5 of 6 people found the following review helpful
A fascinating and rewarding read,
This review is from: The Roman Army at War 100 BC - Ad 200 (Oxford Classical Monographs) (Paperback)
I needed to read this book as research for my writing interests. Ordinarily I'm not sure that I would have picked up something quite so specific. I was worried that it would be dry and overly academic but I knew I needed the information inside so I pressed on. How wrong I was. After an initially boring introduction which seemed to confirm my fears, I was treated to something truly engrossing.
One word of warning here. I have given this book five stars but I think it can only be properly appreciated with some prior knowledge of Roman history. Goldsworthy's period stretches three hundred years but he also includes the odd example from outside this period such as the Punic Wars. It is essential therefore to know who the big figures in Roman history were and the order in which they came. Also important is knowledge of what was happening in the Empire at any particular time. If you already know this stuff you will find this book an excellent exploration of an essential aspect of Rome.
The book covers many different facets of the Roman army from its organisation to how it behaved while on campaign; there is even a section detailing Rome's main enemies. Goldsworthy organises his material with skill. Throughout the book he focuses on the army in greater and greater detail until we are pretty much in the shoes of a typical legionary, witnessing the sights and sounds just as he must have done. Goldsworthy goes into some precise detail but this never bogs down his prose. On the contrary, his numerous examples serve to create an extremely vivid picture of what life must have been like in this one of these armies. Of particular note for its drama is how he describes the fighting between opposing infantry; what it must have been like to have been at the frontline cut and thrust and even perhaps stepping into the enemy line itself.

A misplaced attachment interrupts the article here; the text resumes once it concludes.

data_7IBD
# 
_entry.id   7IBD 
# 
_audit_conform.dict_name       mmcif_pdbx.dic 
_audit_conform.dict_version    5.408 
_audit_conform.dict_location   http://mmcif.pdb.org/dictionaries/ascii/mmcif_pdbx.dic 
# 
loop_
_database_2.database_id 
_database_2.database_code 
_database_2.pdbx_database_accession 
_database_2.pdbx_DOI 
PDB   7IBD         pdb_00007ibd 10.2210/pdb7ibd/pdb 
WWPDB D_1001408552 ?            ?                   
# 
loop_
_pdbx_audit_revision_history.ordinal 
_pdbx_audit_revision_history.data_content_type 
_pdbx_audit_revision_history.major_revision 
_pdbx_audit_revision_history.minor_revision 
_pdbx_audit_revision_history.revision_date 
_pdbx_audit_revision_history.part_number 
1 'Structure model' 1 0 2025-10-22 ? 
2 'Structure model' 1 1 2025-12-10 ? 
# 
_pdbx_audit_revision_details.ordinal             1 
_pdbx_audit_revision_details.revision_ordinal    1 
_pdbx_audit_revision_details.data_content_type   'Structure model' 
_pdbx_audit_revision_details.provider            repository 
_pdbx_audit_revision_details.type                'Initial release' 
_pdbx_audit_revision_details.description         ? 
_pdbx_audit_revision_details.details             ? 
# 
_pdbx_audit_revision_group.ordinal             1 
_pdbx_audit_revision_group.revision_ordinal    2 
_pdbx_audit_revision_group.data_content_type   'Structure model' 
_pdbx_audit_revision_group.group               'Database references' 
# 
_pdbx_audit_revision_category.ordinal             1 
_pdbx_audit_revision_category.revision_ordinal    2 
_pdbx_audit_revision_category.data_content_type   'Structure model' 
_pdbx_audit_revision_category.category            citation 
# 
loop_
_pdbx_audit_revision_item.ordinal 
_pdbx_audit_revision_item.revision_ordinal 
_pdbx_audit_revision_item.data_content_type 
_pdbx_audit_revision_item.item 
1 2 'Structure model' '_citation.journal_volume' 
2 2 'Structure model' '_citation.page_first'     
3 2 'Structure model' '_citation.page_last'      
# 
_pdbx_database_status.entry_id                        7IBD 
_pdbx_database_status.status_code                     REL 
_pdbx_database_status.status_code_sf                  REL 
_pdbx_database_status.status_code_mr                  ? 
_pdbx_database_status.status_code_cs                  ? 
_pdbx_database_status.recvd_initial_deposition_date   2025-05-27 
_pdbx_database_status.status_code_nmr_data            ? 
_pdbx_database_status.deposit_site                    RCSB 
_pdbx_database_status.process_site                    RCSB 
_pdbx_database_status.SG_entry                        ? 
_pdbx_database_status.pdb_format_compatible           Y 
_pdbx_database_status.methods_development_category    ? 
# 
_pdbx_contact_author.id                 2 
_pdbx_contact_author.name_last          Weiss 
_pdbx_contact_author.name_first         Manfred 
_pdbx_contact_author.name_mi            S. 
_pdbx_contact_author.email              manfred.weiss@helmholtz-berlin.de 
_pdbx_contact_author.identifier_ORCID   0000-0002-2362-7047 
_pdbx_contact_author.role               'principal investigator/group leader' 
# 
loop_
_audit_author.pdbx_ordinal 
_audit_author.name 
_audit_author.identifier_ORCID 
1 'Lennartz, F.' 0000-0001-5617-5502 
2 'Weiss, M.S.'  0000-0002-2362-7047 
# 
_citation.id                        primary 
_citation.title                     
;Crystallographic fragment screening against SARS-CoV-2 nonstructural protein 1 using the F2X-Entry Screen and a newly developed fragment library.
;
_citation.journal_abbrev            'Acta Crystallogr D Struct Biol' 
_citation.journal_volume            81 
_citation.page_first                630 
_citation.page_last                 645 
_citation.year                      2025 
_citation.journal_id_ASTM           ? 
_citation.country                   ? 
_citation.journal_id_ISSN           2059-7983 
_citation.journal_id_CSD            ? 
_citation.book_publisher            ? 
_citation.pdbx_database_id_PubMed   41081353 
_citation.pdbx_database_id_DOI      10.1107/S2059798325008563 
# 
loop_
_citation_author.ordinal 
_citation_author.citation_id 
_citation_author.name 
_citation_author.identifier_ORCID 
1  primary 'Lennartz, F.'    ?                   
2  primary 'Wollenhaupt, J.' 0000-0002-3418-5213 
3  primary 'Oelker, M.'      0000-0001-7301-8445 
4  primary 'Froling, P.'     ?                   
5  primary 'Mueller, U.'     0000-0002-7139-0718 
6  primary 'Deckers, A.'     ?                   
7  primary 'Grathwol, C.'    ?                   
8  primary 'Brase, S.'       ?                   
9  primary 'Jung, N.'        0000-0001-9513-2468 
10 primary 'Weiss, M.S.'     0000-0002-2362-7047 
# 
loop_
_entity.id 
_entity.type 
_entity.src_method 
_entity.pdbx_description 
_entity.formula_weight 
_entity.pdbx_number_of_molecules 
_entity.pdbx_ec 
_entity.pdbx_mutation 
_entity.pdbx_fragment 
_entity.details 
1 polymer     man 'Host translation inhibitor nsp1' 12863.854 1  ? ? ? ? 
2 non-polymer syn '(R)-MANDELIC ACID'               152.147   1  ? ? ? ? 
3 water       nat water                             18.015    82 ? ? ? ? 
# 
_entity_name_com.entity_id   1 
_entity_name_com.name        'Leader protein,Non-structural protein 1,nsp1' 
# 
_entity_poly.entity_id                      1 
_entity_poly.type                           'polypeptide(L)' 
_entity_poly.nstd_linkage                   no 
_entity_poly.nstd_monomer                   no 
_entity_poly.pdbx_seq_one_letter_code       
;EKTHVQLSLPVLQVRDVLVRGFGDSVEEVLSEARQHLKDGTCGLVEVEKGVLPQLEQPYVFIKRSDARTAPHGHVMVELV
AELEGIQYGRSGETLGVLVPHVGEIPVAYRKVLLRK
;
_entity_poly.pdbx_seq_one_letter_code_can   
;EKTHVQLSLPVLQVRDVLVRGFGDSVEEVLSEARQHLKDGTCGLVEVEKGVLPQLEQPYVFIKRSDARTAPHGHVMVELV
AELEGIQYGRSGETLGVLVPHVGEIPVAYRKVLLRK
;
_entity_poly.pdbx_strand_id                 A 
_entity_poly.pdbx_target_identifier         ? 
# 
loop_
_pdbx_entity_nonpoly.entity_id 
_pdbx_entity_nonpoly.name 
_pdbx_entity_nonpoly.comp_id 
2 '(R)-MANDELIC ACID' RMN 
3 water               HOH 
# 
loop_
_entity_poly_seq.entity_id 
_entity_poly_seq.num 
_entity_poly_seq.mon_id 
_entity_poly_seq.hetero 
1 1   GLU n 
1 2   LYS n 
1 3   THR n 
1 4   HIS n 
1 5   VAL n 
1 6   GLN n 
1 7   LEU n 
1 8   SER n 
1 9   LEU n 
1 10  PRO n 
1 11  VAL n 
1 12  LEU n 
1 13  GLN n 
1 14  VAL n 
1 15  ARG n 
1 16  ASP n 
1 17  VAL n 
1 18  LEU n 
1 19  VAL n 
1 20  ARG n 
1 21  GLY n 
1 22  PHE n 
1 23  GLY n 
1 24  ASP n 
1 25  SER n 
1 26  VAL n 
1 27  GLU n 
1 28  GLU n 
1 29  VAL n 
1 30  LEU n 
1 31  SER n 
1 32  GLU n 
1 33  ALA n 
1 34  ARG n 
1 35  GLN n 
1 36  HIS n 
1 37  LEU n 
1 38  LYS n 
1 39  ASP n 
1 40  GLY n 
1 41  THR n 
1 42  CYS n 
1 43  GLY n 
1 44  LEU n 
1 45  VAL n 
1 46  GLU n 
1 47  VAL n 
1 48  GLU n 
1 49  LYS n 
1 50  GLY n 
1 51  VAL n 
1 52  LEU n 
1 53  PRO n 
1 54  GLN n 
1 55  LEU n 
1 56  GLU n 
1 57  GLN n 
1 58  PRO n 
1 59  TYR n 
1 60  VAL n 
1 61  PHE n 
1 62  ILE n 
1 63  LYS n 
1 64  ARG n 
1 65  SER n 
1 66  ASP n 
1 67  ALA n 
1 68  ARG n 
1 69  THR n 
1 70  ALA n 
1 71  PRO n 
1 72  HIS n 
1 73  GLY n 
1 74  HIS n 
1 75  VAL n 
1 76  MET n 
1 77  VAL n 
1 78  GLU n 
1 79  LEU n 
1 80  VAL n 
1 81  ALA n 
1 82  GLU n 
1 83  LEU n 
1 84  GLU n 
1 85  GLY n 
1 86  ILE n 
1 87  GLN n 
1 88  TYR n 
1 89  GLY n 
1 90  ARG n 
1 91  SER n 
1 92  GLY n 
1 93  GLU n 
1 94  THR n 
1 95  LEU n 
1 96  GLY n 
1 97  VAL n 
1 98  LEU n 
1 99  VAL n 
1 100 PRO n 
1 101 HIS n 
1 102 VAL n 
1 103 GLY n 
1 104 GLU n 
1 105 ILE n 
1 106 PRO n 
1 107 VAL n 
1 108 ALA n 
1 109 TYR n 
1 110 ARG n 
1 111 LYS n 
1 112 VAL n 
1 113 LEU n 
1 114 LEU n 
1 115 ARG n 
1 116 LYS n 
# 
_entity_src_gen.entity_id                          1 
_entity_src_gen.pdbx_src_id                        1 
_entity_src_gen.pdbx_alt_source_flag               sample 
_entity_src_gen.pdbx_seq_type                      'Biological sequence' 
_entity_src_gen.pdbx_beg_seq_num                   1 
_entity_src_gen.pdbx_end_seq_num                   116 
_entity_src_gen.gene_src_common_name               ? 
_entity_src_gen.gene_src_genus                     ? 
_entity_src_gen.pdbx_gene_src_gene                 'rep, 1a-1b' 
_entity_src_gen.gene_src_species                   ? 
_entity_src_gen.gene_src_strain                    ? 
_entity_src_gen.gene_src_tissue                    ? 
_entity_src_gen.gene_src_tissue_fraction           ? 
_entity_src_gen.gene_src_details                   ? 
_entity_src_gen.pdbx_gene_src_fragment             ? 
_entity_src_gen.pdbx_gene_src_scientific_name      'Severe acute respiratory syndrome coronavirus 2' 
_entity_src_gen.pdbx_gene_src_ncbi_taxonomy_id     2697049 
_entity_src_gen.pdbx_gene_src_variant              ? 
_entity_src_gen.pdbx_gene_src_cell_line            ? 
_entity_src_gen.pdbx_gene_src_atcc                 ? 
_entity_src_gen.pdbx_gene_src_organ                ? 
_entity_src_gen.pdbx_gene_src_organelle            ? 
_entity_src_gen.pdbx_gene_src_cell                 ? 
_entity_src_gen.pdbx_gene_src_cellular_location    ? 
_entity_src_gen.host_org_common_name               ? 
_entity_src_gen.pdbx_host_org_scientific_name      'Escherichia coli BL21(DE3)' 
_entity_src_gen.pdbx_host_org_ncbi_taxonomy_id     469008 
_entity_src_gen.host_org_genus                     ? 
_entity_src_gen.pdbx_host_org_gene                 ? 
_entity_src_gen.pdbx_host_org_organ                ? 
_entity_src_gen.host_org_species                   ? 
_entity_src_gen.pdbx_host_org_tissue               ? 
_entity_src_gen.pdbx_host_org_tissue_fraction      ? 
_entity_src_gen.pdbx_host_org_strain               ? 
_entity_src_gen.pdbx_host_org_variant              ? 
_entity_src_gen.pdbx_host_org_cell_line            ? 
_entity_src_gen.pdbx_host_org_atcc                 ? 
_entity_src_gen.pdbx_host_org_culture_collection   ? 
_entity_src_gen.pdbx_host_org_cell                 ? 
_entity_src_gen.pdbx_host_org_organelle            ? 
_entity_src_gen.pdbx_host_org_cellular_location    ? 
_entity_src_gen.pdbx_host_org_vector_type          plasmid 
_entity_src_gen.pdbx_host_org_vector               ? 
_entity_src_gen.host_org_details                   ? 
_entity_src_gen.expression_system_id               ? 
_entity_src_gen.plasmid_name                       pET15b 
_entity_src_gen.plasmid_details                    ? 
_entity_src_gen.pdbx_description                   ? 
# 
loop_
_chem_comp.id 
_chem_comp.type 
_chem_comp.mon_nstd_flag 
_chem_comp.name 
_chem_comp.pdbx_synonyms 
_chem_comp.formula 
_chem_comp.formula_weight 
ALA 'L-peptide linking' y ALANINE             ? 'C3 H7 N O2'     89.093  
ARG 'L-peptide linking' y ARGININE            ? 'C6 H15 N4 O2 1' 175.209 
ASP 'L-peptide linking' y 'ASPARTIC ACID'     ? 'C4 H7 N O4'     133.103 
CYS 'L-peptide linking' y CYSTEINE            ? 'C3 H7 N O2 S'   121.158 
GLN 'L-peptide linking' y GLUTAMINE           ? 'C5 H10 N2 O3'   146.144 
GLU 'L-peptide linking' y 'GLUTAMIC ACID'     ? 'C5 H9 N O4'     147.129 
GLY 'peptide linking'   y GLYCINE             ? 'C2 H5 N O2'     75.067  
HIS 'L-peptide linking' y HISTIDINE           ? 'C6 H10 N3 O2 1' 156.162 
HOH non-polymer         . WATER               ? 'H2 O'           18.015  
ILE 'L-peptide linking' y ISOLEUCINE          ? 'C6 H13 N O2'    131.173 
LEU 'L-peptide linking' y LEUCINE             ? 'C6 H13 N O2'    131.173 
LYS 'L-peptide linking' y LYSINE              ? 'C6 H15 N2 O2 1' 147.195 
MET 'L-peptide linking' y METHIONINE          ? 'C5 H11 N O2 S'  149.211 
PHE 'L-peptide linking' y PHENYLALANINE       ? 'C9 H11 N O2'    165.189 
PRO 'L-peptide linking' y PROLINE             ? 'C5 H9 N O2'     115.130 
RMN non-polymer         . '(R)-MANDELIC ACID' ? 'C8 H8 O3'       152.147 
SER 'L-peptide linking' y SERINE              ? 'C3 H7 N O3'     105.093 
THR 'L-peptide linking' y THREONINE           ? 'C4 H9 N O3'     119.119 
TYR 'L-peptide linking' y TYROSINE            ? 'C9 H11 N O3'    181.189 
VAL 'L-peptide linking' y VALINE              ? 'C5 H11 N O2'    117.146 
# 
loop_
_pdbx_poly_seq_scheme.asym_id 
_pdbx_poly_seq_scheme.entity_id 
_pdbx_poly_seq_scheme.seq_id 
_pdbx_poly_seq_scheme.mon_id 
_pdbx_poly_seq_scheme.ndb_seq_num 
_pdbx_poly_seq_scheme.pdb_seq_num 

Partly what makes the book so readable are the fantastic stories that Goldsworthy decides to highlight. Here we have Pullo and Vorenus fighting Gauls, completely unassisted in an attempt to bolster the confidence of their troops. There's Labienus riding to enemy lines, taunting them and then having his horse killed from under him. There are challenges of single combat during Titus's campaign in Judea. All of these examples and many more bring us in close contact with the time.
Goldsworthy really knows his stuff, quoting frequently from other historians as well as the ancient writes themselves. His purpose is to think about the Roman army in its own terms and not too infer too much from the behaviour of other forces in different eras. Having said this there are times when he is prepared to use sources from far outside of his period. He does this for specific purpose and to great effect in particular with Victorian data on recognition distances.
There are some good pictures detailing Roman equipment but perhaps some photos would also have been good. The book has an appendix on logistics. Often I am tempted to skip this kind of section but amazingly this is also a good read.
An excellent book. I will definitely check out some more of Goldsworthy's work.